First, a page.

Review: The Maze Runner
PLOT: When a young man named Thomas is quite literally deposited in a sort of fast moving elevator into the unknown, he finds himself in a strange new world. Terrified, he is taken in by a group of boys who have created their own society that they cannot escape from thanks to the walls of a massive maze which surrounds them.
REVIEW: As far as young-adult feature film adaptations, the latest entitled THE MAZE RUNNER is not as bad as other movies not called THE HUNGER GAMES. This science fiction, post-apocalyptic adventure features a young and mostly amiable cast, as well as an intriguing premise. Based on the book by James Dashner, with a script by Noah Oppenheim, this dystopian world held captive by a massive stone maze features a ton of young male brooding as well as a decent amount of action. With a little more intensity than you’d expect, this “epic” tale still falls a little short of the crossover that it could have been.
We are first introduced to Thomas (Dylan O’Brien) when he is thrust into a strange world with a group of boys who have created their own version of a civilization. With no memory of exactly who he is, how he got there (or why), he quickly learns that each of them have gone through the same experience. Surrounding the vast land that they call home is the massive stone walls of a maze that towers above their little self-made utopia. Every day, the maze doors open with a hint of escape, but once night falls, the walls shut leaving anyone trapped inside prey to large insect looking beasts called Grievers. Thomas, at first frightened, soon gives into curiosity, as he is introduced to a part of this civilization called “Runners.” Their job is to enter the maze each day to find their way to freedom.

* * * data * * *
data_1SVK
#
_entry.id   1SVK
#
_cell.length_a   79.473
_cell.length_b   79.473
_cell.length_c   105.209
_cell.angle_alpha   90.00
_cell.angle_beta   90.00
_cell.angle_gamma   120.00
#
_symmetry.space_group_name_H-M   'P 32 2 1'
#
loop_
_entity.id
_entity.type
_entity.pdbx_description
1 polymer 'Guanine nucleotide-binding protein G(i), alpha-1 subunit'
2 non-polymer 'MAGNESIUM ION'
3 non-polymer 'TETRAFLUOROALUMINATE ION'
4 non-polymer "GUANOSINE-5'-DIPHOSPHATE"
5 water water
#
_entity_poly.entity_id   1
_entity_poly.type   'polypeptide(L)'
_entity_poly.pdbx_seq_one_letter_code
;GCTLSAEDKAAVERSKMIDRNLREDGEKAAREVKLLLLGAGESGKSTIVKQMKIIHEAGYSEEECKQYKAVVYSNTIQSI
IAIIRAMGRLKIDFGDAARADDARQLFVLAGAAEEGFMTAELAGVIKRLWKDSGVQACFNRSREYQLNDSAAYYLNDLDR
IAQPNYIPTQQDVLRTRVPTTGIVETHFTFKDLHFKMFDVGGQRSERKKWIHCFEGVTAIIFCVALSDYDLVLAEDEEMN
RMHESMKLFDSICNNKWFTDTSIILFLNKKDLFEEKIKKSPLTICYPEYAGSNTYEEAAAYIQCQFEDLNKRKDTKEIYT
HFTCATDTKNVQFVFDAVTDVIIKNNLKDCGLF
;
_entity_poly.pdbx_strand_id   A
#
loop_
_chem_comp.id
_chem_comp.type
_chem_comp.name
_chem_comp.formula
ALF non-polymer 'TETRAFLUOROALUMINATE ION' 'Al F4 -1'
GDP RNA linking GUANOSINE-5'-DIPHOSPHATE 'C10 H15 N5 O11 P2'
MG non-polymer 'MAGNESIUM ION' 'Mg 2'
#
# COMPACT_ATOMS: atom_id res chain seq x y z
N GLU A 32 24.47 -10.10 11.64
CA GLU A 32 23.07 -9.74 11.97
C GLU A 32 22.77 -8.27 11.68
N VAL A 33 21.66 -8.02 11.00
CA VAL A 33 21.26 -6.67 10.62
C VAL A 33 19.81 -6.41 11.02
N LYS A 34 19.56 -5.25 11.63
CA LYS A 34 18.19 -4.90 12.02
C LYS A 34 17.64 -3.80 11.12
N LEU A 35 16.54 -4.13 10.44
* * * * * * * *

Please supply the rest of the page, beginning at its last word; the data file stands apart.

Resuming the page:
This village of boys is further disrupted with the arrival of a teenage girl named Teresa (Kaya Scodelario) who seems to be familiar with Thomas. In her hand is a note that claims she will be the last one. What this means, and who is sending the selected youth to this lost civilization, is unknown to the group aside from the acronym WCKD (World in Catastrophe: Killzone Experiment Department), a company that delivers necessities to the selected boys (and now girl). The mystery of why they are there, and what the monstrous creatures hiding in the maze walls are, is slowly revealed thanks to Thomas’ inquisitive spirit. However, the more that is revealed, the deadlier their situation becomes when soon the walls of the maze fail to close leaving them open to attacks from the Grievers.
The cast surrounding Thomas give solid performances for the most part. Aml Ameen as Alby, the leader of the group, gives an appropriately commanding performance. As his next in line, Newt, Thomas Brodie-Sangster offers the newly arrived citizen an understanding ally. And SON OF RAMBOW star Will Poulter as Gally is the bitter – almost irritatingly so – member that doesn’t trust this troublemaking newbie. As the lone female in the group however, Scodelario is scarcely used aside from as a nurse to Alby when he is stung by a Griever. It is hardly the typical female role that you’d expect in a YA based feature film. The talented Patricia Clarkson is also wasted as the mysterious woman behind WCKD. The actress is better than the material given to her.
First time feature film director Wes Ball handles this translation capably enough. The world inside, and out, of the maze is impressive enough. The Grievers who stalk the constantly shifting labyrinth are menacing, even if many of their sequences are slightly too dark to be fully effective. There is a foreboding tension that lingers inside the maze, something that would have benefited with more screen time. One frustrating aspect is the point when the climax of a chase is about to happen and the screen goes black without showing exactly how it ends. Sure we see the aftermath and it's no surprise, but the couple of scenes where this occurs are more than a little anti-climactic.
Depending on the film's success, we are more than likely to get a sequel to THE MAZE RUNNER. As someone who is not familiar with the source material, it wasn’t shocking to see that there is more to this world than featured here. Let’s just say that the second part will happen with the help of decent box office, but unless you are fan of the book, you may very well be frustrated by the concluding moments. The finale here has been slightly altered, but it is still close to what fans are familiar with. THE MAZE RUNNER is a moderately entertaining film, yet for those who are not invested in the book it may just be another YA adaptation that fails to leave much of an impression. If you are looking for the next HUNGER GAMES, this isn’t near to that level, but you could do worse.
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